- Identify high-traffic choke points, such as elevators, stairways and hallways, and implement distancing measures, such as only allowing a designated number of people in an elevator at one time.
In open office environments, increase the physical space between employees to a six foot minimum. If this isn’t feasible, such as at a reception area, install physical barriers, such as clear plexiglass.
Continue to conduct all meetings virtually if possible. If meetings must take place in person, all participants should maintain a distance of least six feet from one another.
Facial Coverings in the Workplace
Facial coverings are not a substitute for approved personal protective equipment (PPE), including N95 respirators. However, the CDC recommends wearing cloth face coverings in public settings where other social distancing measures are difficult to maintain (e.g., kitchens and break areas). The Public Health Agency of Canada (PHAC) also recognizes facial coverings as an additional protective measure. Facial coverings slow the spread of the virus and help those who may have the virus and not show symptoms from transmitting it to others. Facial coverings can be made from common household materials, such as a T-shirt or bandana. Cloth face coverings should:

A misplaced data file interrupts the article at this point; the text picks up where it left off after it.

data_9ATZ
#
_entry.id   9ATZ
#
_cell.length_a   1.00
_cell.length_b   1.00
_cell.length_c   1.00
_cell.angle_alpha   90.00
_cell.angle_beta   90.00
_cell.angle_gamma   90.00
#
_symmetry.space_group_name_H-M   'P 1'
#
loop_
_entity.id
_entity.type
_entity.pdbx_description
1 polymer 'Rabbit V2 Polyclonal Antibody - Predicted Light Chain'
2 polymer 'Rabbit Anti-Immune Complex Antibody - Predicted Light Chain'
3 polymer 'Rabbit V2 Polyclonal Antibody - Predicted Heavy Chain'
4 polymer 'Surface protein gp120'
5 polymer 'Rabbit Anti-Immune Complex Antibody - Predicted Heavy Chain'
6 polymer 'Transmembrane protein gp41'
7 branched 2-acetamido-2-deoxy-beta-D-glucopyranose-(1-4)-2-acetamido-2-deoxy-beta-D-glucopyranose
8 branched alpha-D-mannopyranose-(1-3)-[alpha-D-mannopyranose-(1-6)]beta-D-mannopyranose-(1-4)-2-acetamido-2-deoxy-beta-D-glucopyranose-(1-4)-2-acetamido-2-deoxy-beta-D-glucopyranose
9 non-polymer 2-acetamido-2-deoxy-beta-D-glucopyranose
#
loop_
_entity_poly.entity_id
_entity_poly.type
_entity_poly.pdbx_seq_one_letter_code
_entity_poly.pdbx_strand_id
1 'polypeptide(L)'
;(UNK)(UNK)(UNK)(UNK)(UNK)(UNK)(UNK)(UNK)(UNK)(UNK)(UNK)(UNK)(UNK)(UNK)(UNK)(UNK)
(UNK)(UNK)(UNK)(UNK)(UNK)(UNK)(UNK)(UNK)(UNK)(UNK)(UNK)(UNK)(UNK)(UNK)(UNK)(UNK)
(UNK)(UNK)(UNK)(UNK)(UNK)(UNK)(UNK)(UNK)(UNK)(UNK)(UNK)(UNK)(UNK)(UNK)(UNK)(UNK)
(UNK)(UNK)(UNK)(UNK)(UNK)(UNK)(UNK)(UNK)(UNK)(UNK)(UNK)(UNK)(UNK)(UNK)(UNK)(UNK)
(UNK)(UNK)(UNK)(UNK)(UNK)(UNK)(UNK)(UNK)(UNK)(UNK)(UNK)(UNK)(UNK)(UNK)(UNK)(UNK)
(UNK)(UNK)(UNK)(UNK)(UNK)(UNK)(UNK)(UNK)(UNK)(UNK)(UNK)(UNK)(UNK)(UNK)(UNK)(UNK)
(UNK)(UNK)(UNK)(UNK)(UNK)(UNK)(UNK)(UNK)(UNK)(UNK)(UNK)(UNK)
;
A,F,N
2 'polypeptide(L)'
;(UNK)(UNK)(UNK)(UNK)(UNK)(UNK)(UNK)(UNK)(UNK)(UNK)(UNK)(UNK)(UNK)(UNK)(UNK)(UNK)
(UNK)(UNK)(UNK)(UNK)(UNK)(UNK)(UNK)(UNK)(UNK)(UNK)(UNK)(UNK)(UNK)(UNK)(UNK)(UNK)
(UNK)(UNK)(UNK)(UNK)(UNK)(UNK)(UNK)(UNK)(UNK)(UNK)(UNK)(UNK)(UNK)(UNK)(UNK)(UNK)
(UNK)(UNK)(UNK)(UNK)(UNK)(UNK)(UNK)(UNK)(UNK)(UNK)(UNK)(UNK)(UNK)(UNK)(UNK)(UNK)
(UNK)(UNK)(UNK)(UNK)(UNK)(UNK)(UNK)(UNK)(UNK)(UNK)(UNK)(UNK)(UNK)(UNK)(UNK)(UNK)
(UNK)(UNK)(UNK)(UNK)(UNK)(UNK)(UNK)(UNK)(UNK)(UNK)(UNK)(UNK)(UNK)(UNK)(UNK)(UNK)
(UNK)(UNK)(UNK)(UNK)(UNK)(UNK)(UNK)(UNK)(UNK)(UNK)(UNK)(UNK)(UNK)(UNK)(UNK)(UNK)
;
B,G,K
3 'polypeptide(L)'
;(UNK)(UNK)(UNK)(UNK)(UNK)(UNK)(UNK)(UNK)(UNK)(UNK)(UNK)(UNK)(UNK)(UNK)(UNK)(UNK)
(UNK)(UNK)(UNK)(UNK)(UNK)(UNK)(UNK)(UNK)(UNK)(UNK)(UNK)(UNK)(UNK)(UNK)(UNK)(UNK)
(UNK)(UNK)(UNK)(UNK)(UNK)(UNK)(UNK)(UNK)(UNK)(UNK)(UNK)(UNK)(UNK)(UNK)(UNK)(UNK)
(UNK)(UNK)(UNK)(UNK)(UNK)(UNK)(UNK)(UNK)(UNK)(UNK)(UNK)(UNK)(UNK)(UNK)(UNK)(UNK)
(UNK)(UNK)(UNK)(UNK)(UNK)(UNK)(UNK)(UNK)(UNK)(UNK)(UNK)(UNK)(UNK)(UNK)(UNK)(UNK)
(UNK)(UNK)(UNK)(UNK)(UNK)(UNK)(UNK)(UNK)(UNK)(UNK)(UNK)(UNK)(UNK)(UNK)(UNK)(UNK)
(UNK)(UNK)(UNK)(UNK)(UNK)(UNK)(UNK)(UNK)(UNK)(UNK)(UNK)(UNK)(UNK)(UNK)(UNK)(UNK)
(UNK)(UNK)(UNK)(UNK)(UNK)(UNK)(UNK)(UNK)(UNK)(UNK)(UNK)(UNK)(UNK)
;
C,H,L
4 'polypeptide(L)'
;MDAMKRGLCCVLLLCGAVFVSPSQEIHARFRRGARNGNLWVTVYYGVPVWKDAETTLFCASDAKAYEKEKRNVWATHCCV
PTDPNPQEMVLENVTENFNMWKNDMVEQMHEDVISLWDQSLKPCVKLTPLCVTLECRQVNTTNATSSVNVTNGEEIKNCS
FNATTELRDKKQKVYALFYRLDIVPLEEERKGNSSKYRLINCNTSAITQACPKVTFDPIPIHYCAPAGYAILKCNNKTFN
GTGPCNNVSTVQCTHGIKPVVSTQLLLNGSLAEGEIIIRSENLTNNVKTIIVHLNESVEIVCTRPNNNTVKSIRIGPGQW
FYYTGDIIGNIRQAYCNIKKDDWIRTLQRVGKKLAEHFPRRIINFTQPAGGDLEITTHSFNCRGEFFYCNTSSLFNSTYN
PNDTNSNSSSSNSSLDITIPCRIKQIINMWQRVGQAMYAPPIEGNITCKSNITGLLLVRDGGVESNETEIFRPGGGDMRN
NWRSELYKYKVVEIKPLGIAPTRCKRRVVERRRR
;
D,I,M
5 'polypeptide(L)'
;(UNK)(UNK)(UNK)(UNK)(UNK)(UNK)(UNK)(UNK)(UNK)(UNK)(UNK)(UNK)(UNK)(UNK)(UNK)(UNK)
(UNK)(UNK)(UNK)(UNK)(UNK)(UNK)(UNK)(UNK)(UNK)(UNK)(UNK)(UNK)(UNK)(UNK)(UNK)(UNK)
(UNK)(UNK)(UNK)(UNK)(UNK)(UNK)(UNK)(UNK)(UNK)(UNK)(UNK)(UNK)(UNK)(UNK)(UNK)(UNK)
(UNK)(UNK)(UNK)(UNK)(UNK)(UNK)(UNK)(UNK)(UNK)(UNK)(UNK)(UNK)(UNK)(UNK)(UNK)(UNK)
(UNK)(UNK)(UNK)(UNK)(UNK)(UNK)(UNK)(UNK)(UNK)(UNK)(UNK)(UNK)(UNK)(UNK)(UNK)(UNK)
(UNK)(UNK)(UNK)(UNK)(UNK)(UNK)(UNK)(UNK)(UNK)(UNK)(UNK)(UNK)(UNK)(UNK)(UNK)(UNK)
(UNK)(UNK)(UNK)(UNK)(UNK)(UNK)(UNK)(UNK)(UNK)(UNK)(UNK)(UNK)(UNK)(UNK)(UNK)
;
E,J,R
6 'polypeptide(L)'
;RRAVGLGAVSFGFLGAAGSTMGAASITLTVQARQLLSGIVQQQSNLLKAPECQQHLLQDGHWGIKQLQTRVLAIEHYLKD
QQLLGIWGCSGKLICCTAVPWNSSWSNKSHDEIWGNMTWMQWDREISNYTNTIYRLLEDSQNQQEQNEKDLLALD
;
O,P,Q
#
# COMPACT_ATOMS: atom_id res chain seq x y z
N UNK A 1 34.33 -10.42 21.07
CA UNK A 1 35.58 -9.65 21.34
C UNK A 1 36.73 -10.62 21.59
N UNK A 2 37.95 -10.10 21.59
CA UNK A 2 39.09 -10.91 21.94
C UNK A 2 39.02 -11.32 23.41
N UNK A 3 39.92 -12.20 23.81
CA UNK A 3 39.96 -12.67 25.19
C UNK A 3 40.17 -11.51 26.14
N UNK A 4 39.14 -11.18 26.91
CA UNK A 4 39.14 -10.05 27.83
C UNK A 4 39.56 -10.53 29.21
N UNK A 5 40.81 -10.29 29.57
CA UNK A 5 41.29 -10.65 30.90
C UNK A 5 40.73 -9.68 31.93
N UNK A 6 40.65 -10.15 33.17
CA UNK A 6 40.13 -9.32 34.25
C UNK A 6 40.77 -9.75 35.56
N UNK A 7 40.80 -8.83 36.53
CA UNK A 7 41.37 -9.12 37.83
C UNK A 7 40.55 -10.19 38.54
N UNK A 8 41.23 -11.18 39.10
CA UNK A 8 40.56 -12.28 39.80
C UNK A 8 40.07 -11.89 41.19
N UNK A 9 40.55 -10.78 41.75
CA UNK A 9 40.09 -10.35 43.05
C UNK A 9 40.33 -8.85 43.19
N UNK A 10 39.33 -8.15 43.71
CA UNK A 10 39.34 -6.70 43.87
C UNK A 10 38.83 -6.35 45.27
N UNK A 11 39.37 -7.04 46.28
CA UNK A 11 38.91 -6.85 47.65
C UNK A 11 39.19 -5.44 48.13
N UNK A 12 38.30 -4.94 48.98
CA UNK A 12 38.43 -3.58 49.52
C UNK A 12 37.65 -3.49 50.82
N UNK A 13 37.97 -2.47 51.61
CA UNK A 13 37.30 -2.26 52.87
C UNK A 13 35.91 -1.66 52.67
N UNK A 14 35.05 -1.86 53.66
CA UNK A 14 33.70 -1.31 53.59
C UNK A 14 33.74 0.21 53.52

- Fit snugly but comfortably against the side of the face
- Be secured with ties or ear loops
- Include multiple layers of fabric
- Allow for breathing without restriction
- Be able to be laundered and machine dried without damage or change to shape
Employers may consider instituting a policy that facial coverings be worn in the workplace.
Employers should examine their travel policy and modify it based on the specific state or local guidance in their area. If there is significant community spread within a geographic area, non-essential work travel and work-sponsored conferences, trade shows, etc., within that area should be canceled until further notice.
Employers should take into account the circumstances along the travel route and at the destination of an employee’s proposed travel. Employers should consult any travel restrictions in the destination area and be aware of state or local government policies that may be in place, such as mandatory quarantine upon arrival.
Cleaning, Disinfecting and Sanitation